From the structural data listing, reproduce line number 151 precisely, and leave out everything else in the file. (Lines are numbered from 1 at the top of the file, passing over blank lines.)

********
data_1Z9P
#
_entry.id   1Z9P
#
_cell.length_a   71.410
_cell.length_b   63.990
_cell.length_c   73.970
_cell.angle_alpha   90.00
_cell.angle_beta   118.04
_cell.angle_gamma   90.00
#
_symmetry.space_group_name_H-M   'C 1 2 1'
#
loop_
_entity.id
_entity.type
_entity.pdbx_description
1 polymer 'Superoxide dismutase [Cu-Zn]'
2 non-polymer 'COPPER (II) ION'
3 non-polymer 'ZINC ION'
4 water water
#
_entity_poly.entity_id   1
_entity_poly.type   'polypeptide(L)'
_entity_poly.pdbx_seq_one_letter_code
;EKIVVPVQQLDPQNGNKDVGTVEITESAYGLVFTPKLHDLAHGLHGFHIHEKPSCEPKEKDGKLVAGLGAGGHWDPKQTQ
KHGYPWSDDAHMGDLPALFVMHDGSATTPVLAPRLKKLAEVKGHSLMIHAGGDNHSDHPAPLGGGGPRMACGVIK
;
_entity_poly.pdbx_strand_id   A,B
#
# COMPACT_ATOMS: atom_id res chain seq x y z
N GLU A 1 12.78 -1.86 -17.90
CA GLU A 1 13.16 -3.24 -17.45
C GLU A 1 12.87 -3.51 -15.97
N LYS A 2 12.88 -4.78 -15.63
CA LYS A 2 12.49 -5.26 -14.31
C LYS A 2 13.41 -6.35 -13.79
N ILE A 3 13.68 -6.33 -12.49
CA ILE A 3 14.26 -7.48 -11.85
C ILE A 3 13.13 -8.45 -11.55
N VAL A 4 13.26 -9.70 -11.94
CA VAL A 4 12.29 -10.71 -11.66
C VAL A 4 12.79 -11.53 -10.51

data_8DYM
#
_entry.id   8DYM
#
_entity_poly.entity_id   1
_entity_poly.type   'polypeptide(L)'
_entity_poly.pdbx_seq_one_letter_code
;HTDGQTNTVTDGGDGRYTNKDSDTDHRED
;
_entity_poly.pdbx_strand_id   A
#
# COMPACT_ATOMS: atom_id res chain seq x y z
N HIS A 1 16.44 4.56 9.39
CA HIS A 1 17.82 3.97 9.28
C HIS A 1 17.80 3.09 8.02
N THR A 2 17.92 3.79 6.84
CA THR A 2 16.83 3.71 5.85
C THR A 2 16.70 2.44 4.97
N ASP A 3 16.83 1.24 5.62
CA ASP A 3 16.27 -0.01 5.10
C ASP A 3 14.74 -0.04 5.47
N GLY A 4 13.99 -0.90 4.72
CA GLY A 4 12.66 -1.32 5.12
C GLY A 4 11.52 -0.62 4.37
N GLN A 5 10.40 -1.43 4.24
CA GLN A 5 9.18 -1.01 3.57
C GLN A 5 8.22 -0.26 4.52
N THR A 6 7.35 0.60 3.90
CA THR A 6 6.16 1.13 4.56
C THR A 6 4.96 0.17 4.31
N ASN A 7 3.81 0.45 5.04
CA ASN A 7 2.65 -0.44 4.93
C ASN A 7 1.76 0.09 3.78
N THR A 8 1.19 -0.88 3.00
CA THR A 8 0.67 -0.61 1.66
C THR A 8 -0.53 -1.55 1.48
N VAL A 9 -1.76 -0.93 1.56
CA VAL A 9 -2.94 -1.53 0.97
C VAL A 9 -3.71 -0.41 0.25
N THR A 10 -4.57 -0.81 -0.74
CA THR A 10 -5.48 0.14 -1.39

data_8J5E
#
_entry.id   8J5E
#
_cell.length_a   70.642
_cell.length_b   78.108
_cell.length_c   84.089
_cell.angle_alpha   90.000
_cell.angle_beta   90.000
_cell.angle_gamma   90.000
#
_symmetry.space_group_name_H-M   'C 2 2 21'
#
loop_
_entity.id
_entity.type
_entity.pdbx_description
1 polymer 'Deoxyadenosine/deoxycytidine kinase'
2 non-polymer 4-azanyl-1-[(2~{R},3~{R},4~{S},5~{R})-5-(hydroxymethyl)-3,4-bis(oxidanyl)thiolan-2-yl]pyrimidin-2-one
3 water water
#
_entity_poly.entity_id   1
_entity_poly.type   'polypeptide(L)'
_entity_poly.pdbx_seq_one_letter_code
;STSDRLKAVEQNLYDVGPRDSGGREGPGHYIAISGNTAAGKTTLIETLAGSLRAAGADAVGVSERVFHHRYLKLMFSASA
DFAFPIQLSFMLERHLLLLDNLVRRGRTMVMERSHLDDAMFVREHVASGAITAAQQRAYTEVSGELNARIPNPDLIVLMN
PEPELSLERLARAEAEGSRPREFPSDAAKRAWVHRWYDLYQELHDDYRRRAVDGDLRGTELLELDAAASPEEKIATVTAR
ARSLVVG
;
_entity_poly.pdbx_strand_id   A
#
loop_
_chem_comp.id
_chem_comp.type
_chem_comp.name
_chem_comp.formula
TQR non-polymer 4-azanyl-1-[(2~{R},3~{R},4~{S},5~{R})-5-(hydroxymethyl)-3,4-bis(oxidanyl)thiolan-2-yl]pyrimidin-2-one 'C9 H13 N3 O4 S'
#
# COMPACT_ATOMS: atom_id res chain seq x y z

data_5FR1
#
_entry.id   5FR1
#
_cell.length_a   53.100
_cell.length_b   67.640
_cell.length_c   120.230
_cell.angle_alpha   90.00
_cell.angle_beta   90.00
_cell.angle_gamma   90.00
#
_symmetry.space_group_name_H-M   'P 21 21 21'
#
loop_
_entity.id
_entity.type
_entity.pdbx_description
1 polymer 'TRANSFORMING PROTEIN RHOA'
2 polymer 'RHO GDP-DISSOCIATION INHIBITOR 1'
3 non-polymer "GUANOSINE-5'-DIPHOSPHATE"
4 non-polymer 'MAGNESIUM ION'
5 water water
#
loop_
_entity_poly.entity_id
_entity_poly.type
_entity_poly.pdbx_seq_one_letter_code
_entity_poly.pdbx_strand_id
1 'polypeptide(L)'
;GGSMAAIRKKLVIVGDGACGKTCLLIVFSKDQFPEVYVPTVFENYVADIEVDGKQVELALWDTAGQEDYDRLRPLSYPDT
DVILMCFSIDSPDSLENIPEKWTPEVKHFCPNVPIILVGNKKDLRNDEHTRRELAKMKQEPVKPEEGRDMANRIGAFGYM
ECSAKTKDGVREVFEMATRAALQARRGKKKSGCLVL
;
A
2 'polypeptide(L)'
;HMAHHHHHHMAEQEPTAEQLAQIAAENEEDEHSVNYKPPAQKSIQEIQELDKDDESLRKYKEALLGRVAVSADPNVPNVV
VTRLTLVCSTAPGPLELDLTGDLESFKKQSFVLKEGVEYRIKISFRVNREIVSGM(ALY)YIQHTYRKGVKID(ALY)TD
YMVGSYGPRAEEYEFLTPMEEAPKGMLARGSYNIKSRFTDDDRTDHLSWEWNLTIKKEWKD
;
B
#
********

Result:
_entity_poly.pdbx_strand_id